Mushroom Risotto: Dinner with a real Fungi

Mushroom Risotto

Mushroom Risotto

First, let me just apologize for that horrendous pun.  Usually I am the first to roll my eyes when the hubs chimes in with a doofy little quip but mushroom-based humour in all of its forms always gets my number.

Mention the word ‘risotto’ to anyone who does not find refuge in the kitchen and I guarantee you their eyes will gloss over.  Yes, they may love that creamy, satisfying dish, but the idea of standing by a stove for 45 minutes constantly tending to what really amounts to be a pan of oddly cooked rice would make most roll their eyes, pick up the phone, and order a pizza.

But I am here to banish this myth that risotto is a tricky, time consuming dish to make!  It is truly a simple little one-pot meal that is much less finicky than many recipes would have you believe.

This rich and dreamy mushroom risotto only takes a bit of chopping, some heating, and an occasional stir or two upon the addition of some stock.  Finished with a little bit of vinegar to banish the stodginess that mushrooms sometimes bring and topped with a scattering of pecorino cheese, parsley, and tarragon, this little number will have you popping back into the kitchen for a second (read: third) helping.

Mushroom Risotto

Serves 4 as a main, more as a side

4 – 6 cups vegetable or chicken stock, preferably low/no sodium
3 tbsp extra virgin olive oil, divided
2 tsp butter
½ medium cooking onion, finely diced
2 cloves garlic, finely minced
12 cremini mushrooms, quartered
1 cluster oyster mushrooms, about the size of a softball, roughly torn
1 portobello mushroom, thinly sliced
1 ½ cups arborio rice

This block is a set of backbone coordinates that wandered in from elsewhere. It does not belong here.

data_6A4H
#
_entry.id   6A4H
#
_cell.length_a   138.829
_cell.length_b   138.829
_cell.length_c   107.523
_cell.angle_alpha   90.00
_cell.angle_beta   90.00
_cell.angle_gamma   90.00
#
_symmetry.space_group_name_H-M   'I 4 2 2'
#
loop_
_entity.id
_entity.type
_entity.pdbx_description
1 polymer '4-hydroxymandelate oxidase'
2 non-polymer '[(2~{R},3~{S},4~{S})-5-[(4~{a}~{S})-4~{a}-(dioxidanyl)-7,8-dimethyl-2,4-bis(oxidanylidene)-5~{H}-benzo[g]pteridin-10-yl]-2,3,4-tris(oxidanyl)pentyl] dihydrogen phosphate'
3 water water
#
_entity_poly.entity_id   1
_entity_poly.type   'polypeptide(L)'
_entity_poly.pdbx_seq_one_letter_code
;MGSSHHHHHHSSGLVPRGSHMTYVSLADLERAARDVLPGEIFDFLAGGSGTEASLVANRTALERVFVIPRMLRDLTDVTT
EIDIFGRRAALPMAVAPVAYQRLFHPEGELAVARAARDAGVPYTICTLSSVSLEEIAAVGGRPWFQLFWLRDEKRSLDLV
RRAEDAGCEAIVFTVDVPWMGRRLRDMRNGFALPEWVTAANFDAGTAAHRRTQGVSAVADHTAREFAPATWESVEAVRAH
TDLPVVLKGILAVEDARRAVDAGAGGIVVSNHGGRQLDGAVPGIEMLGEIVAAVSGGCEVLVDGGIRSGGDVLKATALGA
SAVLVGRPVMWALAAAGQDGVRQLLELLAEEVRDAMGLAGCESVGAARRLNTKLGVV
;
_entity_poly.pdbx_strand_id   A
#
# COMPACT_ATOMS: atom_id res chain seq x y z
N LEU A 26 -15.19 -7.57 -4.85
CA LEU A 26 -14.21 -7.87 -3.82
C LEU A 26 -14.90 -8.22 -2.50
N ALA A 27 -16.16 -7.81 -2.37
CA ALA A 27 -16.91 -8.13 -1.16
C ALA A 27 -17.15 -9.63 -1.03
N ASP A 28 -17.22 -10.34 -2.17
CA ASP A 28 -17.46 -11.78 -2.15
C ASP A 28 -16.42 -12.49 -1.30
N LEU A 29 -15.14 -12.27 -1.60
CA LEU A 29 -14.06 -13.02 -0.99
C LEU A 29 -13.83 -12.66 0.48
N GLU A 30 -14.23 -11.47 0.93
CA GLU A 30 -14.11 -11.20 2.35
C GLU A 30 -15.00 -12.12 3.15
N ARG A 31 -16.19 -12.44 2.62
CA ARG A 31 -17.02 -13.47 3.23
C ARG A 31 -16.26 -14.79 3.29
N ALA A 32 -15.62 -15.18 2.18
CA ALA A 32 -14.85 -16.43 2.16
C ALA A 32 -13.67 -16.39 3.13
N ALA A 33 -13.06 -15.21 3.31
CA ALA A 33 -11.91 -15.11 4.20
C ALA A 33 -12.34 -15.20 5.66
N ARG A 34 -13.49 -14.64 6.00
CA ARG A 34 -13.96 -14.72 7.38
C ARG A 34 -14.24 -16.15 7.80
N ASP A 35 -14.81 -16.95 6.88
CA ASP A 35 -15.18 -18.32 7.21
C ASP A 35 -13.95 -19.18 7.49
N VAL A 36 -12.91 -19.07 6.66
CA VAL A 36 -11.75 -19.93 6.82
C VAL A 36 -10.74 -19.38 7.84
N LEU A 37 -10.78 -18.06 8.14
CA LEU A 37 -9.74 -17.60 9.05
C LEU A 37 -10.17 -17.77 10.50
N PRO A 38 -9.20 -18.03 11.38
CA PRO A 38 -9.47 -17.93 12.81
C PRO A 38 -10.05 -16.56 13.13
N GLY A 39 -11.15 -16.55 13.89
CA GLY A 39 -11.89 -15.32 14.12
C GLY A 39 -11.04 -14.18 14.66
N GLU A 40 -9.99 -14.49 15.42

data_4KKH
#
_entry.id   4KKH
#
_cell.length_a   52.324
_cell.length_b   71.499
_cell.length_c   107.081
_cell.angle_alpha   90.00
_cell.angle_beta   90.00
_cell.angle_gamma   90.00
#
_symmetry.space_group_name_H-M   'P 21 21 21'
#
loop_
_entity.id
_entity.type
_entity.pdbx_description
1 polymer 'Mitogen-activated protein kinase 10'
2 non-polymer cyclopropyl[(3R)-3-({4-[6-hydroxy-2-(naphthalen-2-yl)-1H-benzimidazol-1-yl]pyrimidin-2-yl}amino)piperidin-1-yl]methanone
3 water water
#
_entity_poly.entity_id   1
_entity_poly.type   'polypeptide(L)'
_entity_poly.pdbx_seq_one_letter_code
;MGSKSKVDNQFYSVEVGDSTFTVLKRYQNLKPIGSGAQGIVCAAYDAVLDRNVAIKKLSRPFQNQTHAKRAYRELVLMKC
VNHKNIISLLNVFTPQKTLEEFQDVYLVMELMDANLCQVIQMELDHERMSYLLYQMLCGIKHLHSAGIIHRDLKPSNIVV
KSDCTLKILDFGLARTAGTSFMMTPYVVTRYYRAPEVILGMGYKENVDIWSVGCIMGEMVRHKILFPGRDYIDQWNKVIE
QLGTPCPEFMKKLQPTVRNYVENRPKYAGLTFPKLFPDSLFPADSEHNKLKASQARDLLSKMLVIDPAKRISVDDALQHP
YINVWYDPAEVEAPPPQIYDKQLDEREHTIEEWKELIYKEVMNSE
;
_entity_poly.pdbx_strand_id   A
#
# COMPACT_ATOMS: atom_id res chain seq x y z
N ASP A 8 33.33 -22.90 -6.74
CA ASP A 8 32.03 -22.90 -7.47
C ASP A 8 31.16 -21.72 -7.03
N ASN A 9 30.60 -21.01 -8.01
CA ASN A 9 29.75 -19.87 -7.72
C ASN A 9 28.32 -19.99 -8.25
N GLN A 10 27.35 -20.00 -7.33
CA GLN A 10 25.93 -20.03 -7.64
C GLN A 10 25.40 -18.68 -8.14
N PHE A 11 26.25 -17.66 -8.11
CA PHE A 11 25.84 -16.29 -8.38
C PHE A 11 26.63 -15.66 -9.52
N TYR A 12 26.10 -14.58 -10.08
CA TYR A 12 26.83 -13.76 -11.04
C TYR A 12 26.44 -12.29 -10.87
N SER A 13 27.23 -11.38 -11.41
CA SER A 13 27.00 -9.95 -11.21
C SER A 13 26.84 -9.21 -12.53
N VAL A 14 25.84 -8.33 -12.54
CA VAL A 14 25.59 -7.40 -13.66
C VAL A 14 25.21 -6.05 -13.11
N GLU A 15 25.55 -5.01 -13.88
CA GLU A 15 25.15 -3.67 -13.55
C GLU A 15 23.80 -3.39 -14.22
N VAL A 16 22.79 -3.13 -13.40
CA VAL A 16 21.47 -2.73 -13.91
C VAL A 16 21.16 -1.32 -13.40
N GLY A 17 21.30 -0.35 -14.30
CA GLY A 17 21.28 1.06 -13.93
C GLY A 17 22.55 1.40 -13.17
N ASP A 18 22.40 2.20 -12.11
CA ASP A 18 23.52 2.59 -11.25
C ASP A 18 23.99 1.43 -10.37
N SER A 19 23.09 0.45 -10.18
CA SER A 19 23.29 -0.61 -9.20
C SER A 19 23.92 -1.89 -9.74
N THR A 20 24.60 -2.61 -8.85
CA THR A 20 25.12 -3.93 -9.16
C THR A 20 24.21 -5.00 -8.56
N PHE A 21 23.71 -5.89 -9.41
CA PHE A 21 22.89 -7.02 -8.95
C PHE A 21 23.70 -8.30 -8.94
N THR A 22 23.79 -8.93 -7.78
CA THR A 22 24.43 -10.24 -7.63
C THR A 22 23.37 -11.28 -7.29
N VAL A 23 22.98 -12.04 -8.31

2 tbsp + ½ cup dry white wine, divided
2 tsp balsamic, red wine, or white wine vinegar
½ cup finely grated pecorino cheese, plus more for serving
1 tbsp finely chopped fresh tarragon, plus more for serving
1 tbsp finely chopped fresh parsley, plus more for serving
Salt and pepper, to taste

In a large skillet or frying pan, heat 1 tablespoon of olive oil over medium heat.

Bring the stock to a simmer in a medium saucepan and keep warm on the back burner over low heat.  If you’d prefer, feel free to heat the stock in your microwave.  You’ll just want to make sure that it is very warm when you go to add it to the risotto so you might need to zap it a few times throughout the process.  If you are a lazy one today as I often am, don’t fret about heating the stock up at all.  The recipe still works perfectly fine.  It just might take a bit longer and be a bit more porridge-y which is an a-ok quality in my books.

When the oil is heated, add the chopped onion and season with some salt and pepper.  Cook for about 3-5 minutes or just until the onions start to become tender.  Turn the heat up to medium-high and add another tablespoon of oil to the pan along with the butter, garlic, and quartered cremini mushrooms.  Season with a bit of salt and cook for about 3 minutes.  Add the oyster mushrooms and thinly sliced portobello and cook until all the mushrooms have taken on a lovely golden colour.  When the mushrooms are done, deglaze the pan with 2 tablespoons of wine and cook until evaporated.  This will happen in the blink of an eye so stay with it.  Once all of the wine has evaporated, transfer the mushrooms onto a plate and spread into a single layer.  Set aside.

Place the pan back on the burner and reduce the heat to medium.  Pour in the final tablespoon of olive oil and stir in the arborio rice.  Continue stirring for about 1-2 minutes or until the rice begins to crackle a little and look a bit translucent around the edges.  At this point, stir in ½ cup of white wine and cook until it has all evaporated.

Turn the heat down to medium-low and stir in the stock 1 - 1½ cups at a time, allowing it to bubble away and evaporate before the next addition.  No need to worry about stirring constantly.  Just give it a good whirl after each new addition and allow the stock to bubble away.

Continue adding the stock until the risotto is al dente or cooked to your liking.  You’re aiming for a balance between tender and toothy but feel free to err on the textural side you prefer.

When the risotto is perfectly cooked, stir in the vinegar and about ½ cup more stock to loosen everything up, then add the mushrooms, pecorino, and your fresh herbs.  Taste the risotto and adjust seasoning to your liking.

Serve in shallow bowls topped with pecorino, herbs, and a good dusting of freshly cracked black pepper.